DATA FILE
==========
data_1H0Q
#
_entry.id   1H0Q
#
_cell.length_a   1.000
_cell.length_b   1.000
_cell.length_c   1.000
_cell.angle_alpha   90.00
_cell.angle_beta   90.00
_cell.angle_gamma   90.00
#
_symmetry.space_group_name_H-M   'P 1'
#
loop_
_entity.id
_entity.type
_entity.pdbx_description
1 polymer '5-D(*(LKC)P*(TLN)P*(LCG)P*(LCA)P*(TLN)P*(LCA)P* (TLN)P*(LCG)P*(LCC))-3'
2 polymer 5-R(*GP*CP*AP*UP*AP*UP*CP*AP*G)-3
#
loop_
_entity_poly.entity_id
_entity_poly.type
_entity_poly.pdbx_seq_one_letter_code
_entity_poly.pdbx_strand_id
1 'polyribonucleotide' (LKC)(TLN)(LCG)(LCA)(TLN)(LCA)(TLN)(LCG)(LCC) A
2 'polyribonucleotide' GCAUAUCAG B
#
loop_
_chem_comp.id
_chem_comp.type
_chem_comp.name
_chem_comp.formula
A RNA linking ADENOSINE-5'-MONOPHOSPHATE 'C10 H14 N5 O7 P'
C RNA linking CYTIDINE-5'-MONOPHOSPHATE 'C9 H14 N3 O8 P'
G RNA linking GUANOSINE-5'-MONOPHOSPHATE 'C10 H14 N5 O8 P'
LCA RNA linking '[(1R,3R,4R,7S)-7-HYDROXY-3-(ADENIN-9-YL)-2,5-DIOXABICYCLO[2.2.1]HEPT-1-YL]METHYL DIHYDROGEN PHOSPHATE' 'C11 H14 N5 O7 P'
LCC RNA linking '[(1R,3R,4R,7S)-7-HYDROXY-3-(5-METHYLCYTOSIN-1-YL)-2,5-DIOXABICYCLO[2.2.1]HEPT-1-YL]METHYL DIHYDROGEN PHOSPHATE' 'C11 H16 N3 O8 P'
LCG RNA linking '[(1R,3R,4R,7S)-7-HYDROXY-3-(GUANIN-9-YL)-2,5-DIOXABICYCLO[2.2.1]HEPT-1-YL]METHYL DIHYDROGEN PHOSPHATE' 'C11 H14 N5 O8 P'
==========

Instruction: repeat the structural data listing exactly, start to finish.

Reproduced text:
data_1H0Q
#
_entry.id   1H0Q
#
_cell.length_a   1.000
_cell.length_b   1.000
_cell.length_c   1.000
_cell.angle_alpha   90.00
_cell.angle_beta   90.00
_cell.angle_gamma   90.00
#
_symmetry.space_group_name_H-M   'P 1'
#
loop_
_entity.id
_entity.type
_entity.pdbx_description
1 polymer '5-D(*(LKC)P*(TLN)P*(LCG)P*(LCA)P*(TLN)P*(LCA)P* (TLN)P*(LCG)P*(LCC))-3'
2 polymer 5-R(*GP*CP*AP*UP*AP*UP*CP*AP*G)-3
#
loop_
_entity_poly.entity_id
_entity_poly.type
_entity_poly.pdbx_seq_one_letter_code
_entity_poly.pdbx_strand_id
1 'polyribonucleotide' (LKC)(TLN)(LCG)(LCA)(TLN)(LCA)(TLN)(LCG)(LCC) A
2 'polyribonucleotide' GCAUAUCAG B
#
loop_
_chem_comp.id
_chem_comp.type
_chem_comp.name
_chem_comp.formula
A RNA linking ADENOSINE-5'-MONOPHOSPHATE 'C10 H14 N5 O7 P'
C RNA linking CYTIDINE-5'-MONOPHOSPHATE 'C9 H14 N3 O8 P'
G RNA linking GUANOSINE-5'-MONOPHOSPHATE 'C10 H14 N5 O8 P'
LCA RNA linking '[(1R,3R,4R,7S)-7-HYDROXY-3-(ADENIN-9-YL)-2,5-DIOXABICYCLO[2.2.1]HEPT-1-YL]METHYL DIHYDROGEN PHOSPHATE' 'C11 H14 N5 O7 P'
LCC RNA linking '[(1R,3R,4R,7S)-7-HYDROXY-3-(5-METHYLCYTOSIN-1-YL)-2,5-DIOXABICYCLO[2.2.1]HEPT-1-YL]METHYL DIHYDROGEN PHOSPHATE' 'C11 H16 N3 O8 P'
LCG RNA linking '[(1R,3R,4R,7S)-7-HYDROXY-3-(GUANIN-9-YL)-2,5-DIOXABICYCLO[2.2.1]HEPT-1-YL]METHYL DIHYDROGEN PHOSPHATE' 'C11 H14 N5 O8 P'